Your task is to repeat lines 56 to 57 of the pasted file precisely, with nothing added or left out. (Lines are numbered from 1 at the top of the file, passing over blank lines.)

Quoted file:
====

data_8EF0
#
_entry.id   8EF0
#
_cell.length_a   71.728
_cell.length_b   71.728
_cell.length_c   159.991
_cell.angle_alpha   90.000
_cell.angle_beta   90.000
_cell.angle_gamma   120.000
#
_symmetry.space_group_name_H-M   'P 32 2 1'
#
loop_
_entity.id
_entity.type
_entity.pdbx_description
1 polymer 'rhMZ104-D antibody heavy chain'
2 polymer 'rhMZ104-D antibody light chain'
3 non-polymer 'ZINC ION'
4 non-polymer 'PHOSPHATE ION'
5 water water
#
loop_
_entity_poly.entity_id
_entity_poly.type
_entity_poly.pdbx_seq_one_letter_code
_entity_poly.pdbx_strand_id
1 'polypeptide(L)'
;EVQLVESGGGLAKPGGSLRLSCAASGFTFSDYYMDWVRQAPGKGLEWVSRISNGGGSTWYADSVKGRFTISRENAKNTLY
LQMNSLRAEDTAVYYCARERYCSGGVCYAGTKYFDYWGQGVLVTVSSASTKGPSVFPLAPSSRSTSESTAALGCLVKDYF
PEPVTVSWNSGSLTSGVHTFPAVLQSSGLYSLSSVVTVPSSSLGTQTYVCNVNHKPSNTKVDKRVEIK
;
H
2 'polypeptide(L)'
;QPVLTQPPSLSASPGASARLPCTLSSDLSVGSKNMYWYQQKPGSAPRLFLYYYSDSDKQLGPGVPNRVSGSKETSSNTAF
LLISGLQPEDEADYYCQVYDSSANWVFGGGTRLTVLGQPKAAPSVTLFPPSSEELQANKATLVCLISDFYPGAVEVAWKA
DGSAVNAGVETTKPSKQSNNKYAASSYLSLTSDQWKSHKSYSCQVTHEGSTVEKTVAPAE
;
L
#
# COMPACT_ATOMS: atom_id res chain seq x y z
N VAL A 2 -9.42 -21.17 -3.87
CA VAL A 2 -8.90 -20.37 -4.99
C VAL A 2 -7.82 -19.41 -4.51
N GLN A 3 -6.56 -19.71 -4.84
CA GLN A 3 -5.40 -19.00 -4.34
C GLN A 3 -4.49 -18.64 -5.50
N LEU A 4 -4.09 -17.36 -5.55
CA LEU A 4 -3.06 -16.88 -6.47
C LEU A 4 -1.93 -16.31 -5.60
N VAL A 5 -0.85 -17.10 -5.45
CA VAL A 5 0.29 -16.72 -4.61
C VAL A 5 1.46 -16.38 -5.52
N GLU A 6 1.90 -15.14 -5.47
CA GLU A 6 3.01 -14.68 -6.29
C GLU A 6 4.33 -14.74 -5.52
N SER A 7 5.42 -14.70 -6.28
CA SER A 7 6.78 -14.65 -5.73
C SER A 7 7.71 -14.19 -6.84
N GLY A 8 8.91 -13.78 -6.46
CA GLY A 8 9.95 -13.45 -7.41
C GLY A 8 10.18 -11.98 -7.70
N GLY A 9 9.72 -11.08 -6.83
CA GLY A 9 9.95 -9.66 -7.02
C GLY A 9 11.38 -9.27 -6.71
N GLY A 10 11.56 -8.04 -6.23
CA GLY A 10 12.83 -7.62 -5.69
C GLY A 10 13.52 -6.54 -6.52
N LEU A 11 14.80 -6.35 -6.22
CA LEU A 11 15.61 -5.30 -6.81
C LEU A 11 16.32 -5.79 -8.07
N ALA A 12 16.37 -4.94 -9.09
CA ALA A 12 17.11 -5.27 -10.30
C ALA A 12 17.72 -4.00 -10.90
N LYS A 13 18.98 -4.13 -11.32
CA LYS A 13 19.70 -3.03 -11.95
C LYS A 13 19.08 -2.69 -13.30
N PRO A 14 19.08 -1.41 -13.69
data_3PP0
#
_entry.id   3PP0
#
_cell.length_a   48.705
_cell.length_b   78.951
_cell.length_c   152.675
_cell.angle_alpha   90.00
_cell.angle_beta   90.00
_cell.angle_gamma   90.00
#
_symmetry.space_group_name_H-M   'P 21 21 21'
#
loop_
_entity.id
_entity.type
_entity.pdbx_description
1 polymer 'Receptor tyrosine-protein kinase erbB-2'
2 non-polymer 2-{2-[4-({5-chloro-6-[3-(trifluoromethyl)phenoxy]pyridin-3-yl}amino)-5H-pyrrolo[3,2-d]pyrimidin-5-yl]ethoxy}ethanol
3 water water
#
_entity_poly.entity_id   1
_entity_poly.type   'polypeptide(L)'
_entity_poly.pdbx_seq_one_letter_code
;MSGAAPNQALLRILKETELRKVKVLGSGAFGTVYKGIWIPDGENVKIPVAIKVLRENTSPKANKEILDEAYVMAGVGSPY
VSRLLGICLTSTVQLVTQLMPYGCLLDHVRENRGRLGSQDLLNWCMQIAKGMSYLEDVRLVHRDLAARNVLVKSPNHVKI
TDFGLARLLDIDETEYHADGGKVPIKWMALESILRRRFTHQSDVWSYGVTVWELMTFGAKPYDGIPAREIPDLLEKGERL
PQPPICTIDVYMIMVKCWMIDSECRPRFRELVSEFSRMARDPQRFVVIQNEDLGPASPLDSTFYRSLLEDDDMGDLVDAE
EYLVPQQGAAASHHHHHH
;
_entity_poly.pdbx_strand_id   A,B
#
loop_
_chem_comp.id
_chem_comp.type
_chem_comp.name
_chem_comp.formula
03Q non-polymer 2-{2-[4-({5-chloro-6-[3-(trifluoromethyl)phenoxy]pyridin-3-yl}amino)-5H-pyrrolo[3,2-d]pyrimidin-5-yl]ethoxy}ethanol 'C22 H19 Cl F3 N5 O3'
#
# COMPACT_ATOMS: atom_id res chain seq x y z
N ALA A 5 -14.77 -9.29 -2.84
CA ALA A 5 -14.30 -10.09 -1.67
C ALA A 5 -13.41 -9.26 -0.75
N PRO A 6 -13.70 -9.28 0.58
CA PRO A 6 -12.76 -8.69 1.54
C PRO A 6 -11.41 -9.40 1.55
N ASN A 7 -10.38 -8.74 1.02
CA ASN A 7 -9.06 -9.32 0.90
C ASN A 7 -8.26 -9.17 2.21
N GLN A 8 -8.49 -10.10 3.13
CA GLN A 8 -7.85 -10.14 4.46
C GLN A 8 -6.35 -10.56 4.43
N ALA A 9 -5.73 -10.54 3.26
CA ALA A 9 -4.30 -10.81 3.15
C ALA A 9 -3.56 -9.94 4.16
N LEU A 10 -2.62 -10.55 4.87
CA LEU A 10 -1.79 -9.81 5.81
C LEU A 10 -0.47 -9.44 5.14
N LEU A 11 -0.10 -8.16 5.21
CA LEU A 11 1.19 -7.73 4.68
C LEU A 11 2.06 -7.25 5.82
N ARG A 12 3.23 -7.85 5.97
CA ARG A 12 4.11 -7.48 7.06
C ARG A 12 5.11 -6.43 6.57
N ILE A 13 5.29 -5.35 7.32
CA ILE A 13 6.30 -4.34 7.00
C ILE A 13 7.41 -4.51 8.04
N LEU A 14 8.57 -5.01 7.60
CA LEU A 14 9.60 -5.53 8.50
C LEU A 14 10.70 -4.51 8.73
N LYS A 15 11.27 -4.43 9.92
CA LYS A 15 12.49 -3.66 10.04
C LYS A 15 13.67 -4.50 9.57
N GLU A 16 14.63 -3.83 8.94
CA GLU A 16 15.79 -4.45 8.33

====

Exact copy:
CA GLU A 6 3.01 -14.68 -6.29
C GLU A 6 4.33 -14.74 -5.52